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A great way to manage a food craving is to actually have a little bit of it, so that you satisfy what you are longing for. Watch health educator and author Daphne Oz explain how giving in to a food craving is ok, as long as you don't overdo it.
Here are the top tips I give my clients to reduce their cravings:
1. Eat the right carbs. A sugar craving is simply your body asking for energy. When sugar is digested in the body it becomes glucose. Glucose is what fuels our body and cells and essential for maintaining your energy levels. Eating the right type of carbs helps your body maintain a steady flow of energy into the body and wards off blood sugar highs and lows. All carbs contain sugar but depending on their chemical structures – simple or complex – they are processed differently. Most simple carbs are highly processed, contain refined sugars and have little or no nutrients which you will find in many processed foods. Instead go for natural foods like fruit which do contain naturally occurring simple sugars but are high in fiber so it helps slow down digestion, limiting the amount of sugar that flows into the cells. Try whole grains too, like brown rice, quinoa, barley or even millet. Sweet vegetables can be really effective as well to ward off sugar cravings. Try carrots, sweet potatoes and beets.
2. Find balance. Eating a balanced diet coupled with a balanced lifestyle is key to being healthy, maintaining your ideal weight and reducing cravings. Our bodies sometimes trigger a craving in us when we are off balance. For example eating a diet too rich in sugar may cause a craving for meat. Foods that maintain balance and help curb your cravings are whole grains, beans, vegetables and dark leafy greens.
3. Do something you love. Often we feel a need to reach out for our favorite food when we are stressed, anxious, bored or even just sad. Instead of reaching out for the oreo or bag of chips when our emotions get the better of us, do something you enjoy. Talk to a friend, go on a walk or to the gym, dance, sing or whatever makes your heart sing.
Did you know cravings peak, like a wave? If you can ride it out, the craving will pass. For many of us, if we’ve indulged in the same patterns for years, this behavior has strong emotional ties that reinforce the pattern. (Example: Arrive home. Open ice cream. Sit. Eat.) The stories we tell ourselves matter, too: Many women report peak chocolate cravings around their period, for example, but researchers haven’t found any correlations between hormone levels and cravings.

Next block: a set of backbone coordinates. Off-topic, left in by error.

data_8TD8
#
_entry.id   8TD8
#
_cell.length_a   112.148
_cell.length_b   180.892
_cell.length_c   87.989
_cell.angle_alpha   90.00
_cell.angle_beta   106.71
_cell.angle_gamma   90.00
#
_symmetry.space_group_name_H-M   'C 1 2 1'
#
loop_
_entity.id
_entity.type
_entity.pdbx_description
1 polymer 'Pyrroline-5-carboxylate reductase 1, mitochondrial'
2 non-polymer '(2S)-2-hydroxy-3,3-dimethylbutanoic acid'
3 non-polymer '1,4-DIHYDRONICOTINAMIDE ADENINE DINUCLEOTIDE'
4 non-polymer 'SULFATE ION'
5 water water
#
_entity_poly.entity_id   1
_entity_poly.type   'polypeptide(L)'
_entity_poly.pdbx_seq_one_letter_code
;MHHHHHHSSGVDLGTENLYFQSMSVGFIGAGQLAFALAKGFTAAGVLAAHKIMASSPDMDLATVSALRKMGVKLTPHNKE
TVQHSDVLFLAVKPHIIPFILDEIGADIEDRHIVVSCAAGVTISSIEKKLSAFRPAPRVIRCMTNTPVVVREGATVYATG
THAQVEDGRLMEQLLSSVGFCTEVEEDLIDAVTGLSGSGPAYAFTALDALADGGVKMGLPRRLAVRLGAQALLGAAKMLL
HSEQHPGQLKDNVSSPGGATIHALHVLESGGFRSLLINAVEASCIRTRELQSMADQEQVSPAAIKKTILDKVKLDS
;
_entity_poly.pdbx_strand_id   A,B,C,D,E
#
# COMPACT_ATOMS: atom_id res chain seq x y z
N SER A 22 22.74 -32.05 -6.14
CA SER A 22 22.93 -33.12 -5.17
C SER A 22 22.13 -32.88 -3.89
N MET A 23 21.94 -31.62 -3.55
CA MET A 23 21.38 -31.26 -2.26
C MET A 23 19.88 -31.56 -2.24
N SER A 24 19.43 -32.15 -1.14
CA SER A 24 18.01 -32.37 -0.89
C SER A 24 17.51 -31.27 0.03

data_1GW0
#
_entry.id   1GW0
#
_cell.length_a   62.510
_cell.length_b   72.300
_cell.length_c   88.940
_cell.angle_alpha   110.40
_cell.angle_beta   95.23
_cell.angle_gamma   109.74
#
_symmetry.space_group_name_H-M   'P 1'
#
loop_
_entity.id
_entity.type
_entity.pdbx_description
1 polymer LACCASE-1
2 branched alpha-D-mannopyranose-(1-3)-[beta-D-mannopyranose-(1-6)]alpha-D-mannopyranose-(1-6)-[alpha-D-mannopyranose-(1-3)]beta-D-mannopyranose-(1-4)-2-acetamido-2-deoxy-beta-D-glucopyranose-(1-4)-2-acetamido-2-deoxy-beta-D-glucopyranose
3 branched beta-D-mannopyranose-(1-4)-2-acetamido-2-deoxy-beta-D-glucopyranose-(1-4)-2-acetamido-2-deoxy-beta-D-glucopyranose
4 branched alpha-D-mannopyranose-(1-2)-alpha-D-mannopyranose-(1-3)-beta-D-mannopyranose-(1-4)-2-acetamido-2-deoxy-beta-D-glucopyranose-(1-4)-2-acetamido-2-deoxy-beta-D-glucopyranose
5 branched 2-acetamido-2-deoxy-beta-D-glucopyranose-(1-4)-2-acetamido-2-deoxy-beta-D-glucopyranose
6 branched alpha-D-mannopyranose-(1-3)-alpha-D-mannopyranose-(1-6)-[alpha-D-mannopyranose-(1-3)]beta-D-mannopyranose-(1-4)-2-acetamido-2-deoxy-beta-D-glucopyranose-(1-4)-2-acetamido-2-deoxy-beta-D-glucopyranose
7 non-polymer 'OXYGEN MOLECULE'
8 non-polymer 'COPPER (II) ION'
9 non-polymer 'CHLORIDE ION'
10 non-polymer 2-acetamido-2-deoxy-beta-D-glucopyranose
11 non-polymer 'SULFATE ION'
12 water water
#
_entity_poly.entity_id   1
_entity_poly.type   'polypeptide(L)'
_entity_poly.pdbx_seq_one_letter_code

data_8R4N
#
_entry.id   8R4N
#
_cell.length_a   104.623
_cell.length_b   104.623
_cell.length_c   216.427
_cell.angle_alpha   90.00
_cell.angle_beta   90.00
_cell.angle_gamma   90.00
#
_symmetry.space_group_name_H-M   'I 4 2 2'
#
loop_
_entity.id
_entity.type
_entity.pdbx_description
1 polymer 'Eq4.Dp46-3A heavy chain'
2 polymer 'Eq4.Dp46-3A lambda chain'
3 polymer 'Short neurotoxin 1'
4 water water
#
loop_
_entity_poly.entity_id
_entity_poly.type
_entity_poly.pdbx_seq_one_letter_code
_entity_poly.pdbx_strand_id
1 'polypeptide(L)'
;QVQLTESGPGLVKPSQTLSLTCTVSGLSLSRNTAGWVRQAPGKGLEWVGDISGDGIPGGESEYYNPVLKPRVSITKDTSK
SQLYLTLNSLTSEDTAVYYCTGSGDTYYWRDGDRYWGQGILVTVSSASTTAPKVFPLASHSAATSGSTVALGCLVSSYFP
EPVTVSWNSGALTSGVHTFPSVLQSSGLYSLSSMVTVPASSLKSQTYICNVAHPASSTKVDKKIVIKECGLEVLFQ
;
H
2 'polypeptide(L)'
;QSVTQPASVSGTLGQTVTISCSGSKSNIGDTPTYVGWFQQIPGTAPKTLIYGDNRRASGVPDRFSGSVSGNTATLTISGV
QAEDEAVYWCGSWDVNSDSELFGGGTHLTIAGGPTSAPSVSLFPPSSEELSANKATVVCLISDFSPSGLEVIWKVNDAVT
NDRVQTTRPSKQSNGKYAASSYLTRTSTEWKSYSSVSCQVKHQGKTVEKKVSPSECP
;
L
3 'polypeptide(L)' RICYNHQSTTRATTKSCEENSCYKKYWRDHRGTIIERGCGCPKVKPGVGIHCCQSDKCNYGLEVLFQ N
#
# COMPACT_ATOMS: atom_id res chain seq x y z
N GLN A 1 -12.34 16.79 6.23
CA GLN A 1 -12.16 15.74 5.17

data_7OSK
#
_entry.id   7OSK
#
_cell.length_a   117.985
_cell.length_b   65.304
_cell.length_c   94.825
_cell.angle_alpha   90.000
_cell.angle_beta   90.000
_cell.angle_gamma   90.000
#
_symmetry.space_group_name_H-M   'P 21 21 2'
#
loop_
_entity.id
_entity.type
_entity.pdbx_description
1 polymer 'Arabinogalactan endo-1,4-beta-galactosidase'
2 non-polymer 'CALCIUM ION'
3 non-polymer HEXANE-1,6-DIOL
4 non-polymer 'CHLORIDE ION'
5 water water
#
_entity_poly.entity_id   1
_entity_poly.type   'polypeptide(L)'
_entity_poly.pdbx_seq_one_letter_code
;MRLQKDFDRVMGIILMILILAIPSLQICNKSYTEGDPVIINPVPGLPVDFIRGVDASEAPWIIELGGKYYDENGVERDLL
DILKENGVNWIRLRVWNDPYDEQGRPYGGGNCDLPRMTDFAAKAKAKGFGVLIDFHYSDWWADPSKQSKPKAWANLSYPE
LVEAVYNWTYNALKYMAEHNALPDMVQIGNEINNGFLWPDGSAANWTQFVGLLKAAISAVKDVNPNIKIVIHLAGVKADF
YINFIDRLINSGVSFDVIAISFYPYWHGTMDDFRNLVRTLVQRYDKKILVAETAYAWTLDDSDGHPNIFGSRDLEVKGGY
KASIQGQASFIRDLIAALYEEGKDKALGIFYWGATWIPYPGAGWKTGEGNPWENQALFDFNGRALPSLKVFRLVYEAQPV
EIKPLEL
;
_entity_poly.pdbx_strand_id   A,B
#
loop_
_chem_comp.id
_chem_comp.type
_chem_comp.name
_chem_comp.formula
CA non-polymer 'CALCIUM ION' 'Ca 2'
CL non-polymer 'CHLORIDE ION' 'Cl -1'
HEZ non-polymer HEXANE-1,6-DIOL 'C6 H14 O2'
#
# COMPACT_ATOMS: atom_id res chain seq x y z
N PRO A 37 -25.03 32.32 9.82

The best way to break a craving cycle is to replace it with a fresh new alternative routine that works. (Example: Arrive home. Greet dog enthusiastically. Chew sugarless gum. Walk dog for 10 minutes.) Commit to your new routine for 30 days before you decide if it’s working. By then, it will have truly hardened into a habit, making it seem downright easy. The more you can interrupt your craving pattern and reprogram your mind and body with a new pattern, the greater your odds of success.
The only way to stop wanting unhealthy food is to stop eating it. Here's why:
- When you stop eating the food and decide that it's out of your life forever -- not just for a day or a week or a month -- you stop thinking about it.
- When you stop thinking about it, you stop desiring it.
We're used to thinking, "Gosh, if I stop eating this food that I love, I'll feel deprived and want it all the more." This is true if you cut out pleasure foods temporarily, but if you decide that those foods are no longer in your life, you stop thinking about them. And if you stop thinking about them, you stop craving them. If you stop craving them, you stop eating them, and -- wonder of wonders -- you lose weight! It takes thought to create desire. No thought, no desire. It's just that simple.
Do you have a sweet tooth? How about a sweet-salty-crunchy one? In this video, sports nutritionist and Dr. Oz Show guest Heidi Skolnik explains how to manage your food cravings and drop those extra pounds, once and for all.
- Label it. This is just a craving, it doesn’t mean I have to give in. Just because I want to eat this right now doesn’t mean I should.